Please see the update below, a quote from Chris Floyd.
But it isn’t moral either. It’s an economic system that is amoral. Moral values and ethical systems can be attached to capitalism, but I don’t think they inhere in capitalism itself; they come from somewhere else. Which is why Stephen B. Young’s recent trip to China to (apparently) flog his book Moral Capitalism and his report of his trip in today’s Strib caught my eye. Early in the op-ed piece, Young makes this sad observation:
Does China's leadership really propose to replace a Western imperial order with its own "celestial" one?
Could be. I sense that part of China's leadership is coming down with "greatpoweritis."
Britain, France, German, Japan and Russia all went though bouts of this disease. Even the United States had what I would call a mild infection in the late 19th century.
You are invited, boys and girls, to consider especially that last sentence. Now, raise your hand if you’ve heard or read the term “last remaining superpower” any time in the 21st century. I see a lot of hands.
Young reports that the Chinese weren’t sufficiently deferential to him when he went to China as an evangelical of “moral capitalism.” Apparently, they went all Boxer Rebellion on poor Missionary Steve.
I was in Shanghai recently speaking at the launch of the Chinese translation of my book "Moral Capitalism." The respondent to my overview was introduced as a "businessman." But he was not just an ordinary real-estate speculator. He had what Shelley called the "sneer of cold command," the condescending bearing of a senior party cadre. His take on me was dismissive -- I was, in his words, coming from a declining, has-been power and peddling nonsense to justify a decadent cultural system inappropriate for the Chinese people. [emphasis added]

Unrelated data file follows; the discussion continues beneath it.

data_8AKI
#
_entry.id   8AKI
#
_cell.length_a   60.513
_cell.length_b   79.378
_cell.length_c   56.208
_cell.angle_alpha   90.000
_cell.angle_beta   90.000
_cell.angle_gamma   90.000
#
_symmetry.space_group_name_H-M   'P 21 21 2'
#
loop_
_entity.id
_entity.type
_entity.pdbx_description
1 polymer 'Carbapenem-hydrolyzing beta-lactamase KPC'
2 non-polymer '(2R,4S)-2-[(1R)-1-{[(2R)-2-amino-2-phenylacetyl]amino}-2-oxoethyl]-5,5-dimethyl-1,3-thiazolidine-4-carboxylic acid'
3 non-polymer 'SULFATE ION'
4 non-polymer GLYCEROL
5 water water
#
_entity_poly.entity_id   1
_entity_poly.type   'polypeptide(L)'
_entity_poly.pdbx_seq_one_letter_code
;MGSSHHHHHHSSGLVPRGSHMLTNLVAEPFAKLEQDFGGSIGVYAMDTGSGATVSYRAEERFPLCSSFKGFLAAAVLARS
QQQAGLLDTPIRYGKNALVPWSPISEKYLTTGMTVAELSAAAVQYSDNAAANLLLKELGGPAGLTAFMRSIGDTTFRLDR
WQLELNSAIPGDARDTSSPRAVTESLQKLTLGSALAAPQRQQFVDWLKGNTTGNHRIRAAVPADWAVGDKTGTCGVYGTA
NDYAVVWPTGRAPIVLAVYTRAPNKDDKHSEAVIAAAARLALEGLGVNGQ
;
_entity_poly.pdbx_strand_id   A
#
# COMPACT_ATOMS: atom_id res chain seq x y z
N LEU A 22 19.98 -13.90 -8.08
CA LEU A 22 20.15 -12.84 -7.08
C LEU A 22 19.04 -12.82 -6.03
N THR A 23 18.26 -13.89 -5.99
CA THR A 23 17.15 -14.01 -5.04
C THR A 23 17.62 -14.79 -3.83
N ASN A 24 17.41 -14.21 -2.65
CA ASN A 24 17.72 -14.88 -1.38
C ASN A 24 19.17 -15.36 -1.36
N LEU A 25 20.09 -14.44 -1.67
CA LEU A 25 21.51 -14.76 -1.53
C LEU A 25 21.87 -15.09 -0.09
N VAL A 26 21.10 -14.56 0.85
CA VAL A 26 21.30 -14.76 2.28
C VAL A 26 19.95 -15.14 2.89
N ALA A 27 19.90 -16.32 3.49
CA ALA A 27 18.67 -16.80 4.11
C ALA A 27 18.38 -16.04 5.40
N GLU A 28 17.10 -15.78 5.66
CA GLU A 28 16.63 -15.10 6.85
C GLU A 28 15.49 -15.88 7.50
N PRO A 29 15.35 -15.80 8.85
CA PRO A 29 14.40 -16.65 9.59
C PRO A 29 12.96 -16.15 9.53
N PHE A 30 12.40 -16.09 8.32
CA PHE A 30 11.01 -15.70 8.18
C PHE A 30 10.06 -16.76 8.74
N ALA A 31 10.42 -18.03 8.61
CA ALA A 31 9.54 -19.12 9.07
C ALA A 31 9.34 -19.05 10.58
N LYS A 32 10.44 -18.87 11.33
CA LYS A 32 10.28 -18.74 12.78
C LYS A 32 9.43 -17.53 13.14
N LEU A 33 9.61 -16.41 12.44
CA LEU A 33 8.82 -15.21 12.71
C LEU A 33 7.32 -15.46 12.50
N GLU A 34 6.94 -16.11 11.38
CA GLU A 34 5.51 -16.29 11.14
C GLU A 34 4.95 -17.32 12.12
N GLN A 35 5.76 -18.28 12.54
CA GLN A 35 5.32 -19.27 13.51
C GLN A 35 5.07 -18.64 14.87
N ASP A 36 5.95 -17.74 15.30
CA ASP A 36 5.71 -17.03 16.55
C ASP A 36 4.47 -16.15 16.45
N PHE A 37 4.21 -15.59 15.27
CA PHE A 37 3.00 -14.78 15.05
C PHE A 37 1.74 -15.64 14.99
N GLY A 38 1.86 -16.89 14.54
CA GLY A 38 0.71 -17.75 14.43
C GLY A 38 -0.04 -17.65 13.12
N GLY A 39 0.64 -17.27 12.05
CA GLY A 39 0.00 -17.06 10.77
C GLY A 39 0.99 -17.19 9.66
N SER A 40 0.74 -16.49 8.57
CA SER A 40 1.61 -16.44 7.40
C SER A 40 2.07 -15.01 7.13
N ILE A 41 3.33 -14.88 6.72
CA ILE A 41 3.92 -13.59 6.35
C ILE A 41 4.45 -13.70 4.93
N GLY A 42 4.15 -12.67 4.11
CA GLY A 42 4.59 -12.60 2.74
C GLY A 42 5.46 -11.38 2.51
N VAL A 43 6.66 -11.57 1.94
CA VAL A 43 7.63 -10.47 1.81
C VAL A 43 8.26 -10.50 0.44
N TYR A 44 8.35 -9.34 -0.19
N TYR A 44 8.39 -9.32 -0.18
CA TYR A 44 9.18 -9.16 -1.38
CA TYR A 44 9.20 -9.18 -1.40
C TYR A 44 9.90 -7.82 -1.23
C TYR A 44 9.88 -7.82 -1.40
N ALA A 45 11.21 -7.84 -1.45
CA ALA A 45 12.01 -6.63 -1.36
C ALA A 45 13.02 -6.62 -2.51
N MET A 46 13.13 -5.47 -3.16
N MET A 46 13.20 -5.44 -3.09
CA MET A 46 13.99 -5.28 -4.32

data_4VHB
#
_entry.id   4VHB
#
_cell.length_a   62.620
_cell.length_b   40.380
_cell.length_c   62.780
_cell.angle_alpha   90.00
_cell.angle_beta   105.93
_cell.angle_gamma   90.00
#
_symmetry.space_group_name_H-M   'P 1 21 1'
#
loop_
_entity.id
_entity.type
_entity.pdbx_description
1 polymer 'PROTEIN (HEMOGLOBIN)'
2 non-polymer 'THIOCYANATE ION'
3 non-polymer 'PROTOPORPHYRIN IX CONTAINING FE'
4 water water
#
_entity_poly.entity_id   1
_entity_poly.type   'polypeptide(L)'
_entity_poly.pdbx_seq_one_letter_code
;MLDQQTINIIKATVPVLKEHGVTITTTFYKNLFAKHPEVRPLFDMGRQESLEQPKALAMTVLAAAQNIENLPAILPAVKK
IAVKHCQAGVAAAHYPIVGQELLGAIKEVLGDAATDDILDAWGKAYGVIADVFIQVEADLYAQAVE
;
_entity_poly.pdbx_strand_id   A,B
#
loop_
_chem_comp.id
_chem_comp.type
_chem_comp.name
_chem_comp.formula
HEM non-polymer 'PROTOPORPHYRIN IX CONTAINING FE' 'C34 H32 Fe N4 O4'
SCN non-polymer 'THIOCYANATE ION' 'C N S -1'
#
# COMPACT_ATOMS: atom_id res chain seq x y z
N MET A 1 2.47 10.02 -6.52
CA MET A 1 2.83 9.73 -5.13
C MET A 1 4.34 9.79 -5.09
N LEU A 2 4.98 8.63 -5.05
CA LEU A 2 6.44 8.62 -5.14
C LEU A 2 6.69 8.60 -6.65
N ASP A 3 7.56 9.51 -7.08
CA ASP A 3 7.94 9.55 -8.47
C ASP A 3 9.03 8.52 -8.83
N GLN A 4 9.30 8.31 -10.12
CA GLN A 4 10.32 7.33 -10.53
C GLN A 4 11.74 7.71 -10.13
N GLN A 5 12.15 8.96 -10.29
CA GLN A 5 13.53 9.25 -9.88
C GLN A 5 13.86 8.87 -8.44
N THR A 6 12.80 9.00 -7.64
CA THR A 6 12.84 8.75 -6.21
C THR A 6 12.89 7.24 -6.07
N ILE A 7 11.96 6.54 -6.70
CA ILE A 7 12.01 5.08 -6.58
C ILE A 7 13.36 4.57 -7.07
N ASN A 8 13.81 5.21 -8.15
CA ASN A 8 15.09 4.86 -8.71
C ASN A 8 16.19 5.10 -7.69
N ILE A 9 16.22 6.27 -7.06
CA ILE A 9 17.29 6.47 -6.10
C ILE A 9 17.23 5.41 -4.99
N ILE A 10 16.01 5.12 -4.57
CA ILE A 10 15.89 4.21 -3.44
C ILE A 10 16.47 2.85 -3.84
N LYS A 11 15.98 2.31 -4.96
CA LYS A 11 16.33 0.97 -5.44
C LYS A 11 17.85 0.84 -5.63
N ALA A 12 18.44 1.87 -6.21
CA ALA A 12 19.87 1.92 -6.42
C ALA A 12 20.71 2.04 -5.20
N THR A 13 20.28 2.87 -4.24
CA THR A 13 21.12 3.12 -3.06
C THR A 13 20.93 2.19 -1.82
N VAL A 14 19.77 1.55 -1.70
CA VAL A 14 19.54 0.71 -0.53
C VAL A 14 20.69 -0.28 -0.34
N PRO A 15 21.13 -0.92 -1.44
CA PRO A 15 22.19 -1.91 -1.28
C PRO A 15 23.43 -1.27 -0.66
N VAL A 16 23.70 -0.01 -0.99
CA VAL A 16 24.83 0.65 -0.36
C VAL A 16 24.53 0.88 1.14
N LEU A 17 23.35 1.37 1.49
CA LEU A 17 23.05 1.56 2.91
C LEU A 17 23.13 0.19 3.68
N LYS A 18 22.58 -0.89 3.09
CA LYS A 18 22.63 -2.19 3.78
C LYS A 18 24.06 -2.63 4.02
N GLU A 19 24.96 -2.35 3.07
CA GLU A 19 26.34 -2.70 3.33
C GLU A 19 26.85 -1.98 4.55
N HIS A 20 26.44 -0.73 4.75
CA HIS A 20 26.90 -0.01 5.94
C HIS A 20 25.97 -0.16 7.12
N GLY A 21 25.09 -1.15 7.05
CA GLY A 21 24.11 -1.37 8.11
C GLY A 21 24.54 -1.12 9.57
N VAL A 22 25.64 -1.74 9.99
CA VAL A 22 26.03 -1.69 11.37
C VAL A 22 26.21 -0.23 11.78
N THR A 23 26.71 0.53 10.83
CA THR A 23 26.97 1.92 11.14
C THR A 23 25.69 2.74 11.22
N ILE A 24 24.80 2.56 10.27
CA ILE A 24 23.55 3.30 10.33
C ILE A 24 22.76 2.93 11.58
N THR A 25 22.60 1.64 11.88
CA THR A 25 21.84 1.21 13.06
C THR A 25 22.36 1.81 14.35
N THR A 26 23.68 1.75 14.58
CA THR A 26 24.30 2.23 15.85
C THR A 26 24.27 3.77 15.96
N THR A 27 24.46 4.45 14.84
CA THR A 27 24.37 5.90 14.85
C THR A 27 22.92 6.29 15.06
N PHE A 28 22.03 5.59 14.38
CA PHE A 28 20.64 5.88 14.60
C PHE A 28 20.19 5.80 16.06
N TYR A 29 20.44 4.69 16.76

I took this in stride and gave as good as I got in this unexpected clash of civilizations in front of some 100 young Shanghai intellectuals.
His counterargument to my thesis that capitalism can be ethical and responsible was to fall back on the Chinese notion of heaven and of an emperor who presided over "all under Heaven." Since, he said, the Chinese have always believed in heaven, they have no need today to think in terms such as "globalization" or "universal values" -- a code word for human rights.
This all must have been a great shock to one of America’s great moral missionaries. Not to mention a dose of reality therapy. China certainly is the ascendant power in Asia, and maybe the world. And we have very little to teach it these days, at least economically.
You really have to ask yourself: who is the more infected with hubris, the Chinese business man or Steve Young?
Update: In a post about abuses in the microfinance “industry” in India, Chris Floyd says this:
Now here is another blatantly obvious, common-as-dirt fact: The market is designed to make money. If you rely on the market to achieve social goals -- such as the alleviation of poverty, or the provision of public services necessary for the common good -- then you will fail. And these failures [ ] will generally be catastrophic, exacerbating the problems they are intended (or purporting) to address.
Orginal post 11/12.